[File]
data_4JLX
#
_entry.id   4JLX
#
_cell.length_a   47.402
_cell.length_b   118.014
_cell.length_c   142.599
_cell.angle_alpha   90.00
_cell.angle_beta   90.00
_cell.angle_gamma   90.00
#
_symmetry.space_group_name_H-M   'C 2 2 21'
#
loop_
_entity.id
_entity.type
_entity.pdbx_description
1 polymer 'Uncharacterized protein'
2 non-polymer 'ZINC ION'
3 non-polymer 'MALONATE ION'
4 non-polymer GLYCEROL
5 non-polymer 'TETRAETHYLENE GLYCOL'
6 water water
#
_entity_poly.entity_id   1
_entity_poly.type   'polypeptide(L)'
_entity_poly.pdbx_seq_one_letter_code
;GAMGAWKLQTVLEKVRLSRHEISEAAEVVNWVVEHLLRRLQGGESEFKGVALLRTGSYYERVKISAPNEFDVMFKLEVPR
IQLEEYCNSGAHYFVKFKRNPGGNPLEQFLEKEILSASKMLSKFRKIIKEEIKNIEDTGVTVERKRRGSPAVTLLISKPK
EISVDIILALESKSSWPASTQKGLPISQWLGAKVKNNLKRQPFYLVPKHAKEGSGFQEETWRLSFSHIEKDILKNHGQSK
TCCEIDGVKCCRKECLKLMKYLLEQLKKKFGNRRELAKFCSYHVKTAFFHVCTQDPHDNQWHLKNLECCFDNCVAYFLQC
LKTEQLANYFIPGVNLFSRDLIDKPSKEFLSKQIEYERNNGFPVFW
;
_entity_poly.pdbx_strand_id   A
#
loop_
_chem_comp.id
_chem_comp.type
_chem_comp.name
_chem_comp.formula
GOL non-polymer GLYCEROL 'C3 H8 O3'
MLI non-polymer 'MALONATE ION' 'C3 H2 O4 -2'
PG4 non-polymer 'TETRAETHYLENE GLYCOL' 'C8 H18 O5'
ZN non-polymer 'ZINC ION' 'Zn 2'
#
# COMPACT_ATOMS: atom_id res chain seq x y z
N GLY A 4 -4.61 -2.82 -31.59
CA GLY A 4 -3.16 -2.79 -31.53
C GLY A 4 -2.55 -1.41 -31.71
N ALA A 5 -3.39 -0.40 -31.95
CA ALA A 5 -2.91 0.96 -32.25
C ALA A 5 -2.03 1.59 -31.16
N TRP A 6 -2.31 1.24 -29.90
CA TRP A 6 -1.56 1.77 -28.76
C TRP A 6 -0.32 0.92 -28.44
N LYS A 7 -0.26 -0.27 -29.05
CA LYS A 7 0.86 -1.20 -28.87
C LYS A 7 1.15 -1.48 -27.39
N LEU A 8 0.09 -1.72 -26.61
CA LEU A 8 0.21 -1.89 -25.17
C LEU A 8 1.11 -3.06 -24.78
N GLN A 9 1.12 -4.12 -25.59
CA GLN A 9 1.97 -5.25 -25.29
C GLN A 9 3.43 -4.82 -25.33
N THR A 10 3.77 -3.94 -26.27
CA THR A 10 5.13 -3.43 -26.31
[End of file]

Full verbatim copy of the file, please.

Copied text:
data_4JLX
#
_entry.id   4JLX
#
_cell.length_a   47.402
_cell.length_b   118.014
_cell.length_c   142.599
_cell.angle_alpha   90.00
_cell.angle_beta   90.00
_cell.angle_gamma   90.00
#
_symmetry.space_group_name_H-M   'C 2 2 21'
#
loop_
_entity.id
_entity.type
_entity.pdbx_description
1 polymer 'Uncharacterized protein'
2 non-polymer 'ZINC ION'
3 non-polymer 'MALONATE ION'
4 non-polymer GLYCEROL
5 non-polymer 'TETRAETHYLENE GLYCOL'
6 water water
#
_entity_poly.entity_id   1
_entity_poly.type   'polypeptide(L)'
_entity_poly.pdbx_seq_one_letter_code
;GAMGAWKLQTVLEKVRLSRHEISEAAEVVNWVVEHLLRRLQGGESEFKGVALLRTGSYYERVKISAPNEFDVMFKLEVPR
IQLEEYCNSGAHYFVKFKRNPGGNPLEQFLEKEILSASKMLSKFRKIIKEEIKNIEDTGVTVERKRRGSPAVTLLISKPK
EISVDIILALESKSSWPASTQKGLPISQWLGAKVKNNLKRQPFYLVPKHAKEGSGFQEETWRLSFSHIEKDILKNHGQSK
TCCEIDGVKCCRKECLKLMKYLLEQLKKKFGNRRELAKFCSYHVKTAFFHVCTQDPHDNQWHLKNLECCFDNCVAYFLQC
LKTEQLANYFIPGVNLFSRDLIDKPSKEFLSKQIEYERNNGFPVFW
;
_entity_poly.pdbx_strand_id   A
#
loop_
_chem_comp.id
_chem_comp.type
_chem_comp.name
_chem_comp.formula
GOL non-polymer GLYCEROL 'C3 H8 O3'
MLI non-polymer 'MALONATE ION' 'C3 H2 O4 -2'
PG4 non-polymer 'TETRAETHYLENE GLYCOL' 'C8 H18 O5'
ZN non-polymer 'ZINC ION' 'Zn 2'
#
# COMPACT_ATOMS: atom_id res chain seq x y z
N GLY A 4 -4.61 -2.82 -31.59
CA GLY A 4 -3.16 -2.79 -31.53
C GLY A 4 -2.55 -1.41 -31.71
N ALA A 5 -3.39 -0.40 -31.95
CA ALA A 5 -2.91 0.96 -32.25
C ALA A 5 -2.03 1.59 -31.16
N TRP A 6 -2.31 1.24 -29.90
CA TRP A 6 -1.56 1.77 -28.76
C TRP A 6 -0.32 0.92 -28.44
N LYS A 7 -0.26 -0.27 -29.05
CA LYS A 7 0.86 -1.20 -28.87
C LYS A 7 1.15 -1.48 -27.39
N LEU A 8 0.09 -1.72 -26.61
CA LEU A 8 0.21 -1.89 -25.17
C LEU A 8 1.11 -3.06 -24.78
N GLN A 9 1.12 -4.12 -25.59
CA GLN A 9 1.97 -5.25 -25.29
C GLN A 9 3.43 -4.82 -25.33
N THR A 10 3.77 -3.94 -26.27
CA THR A 10 5.13 -3.43 -26.31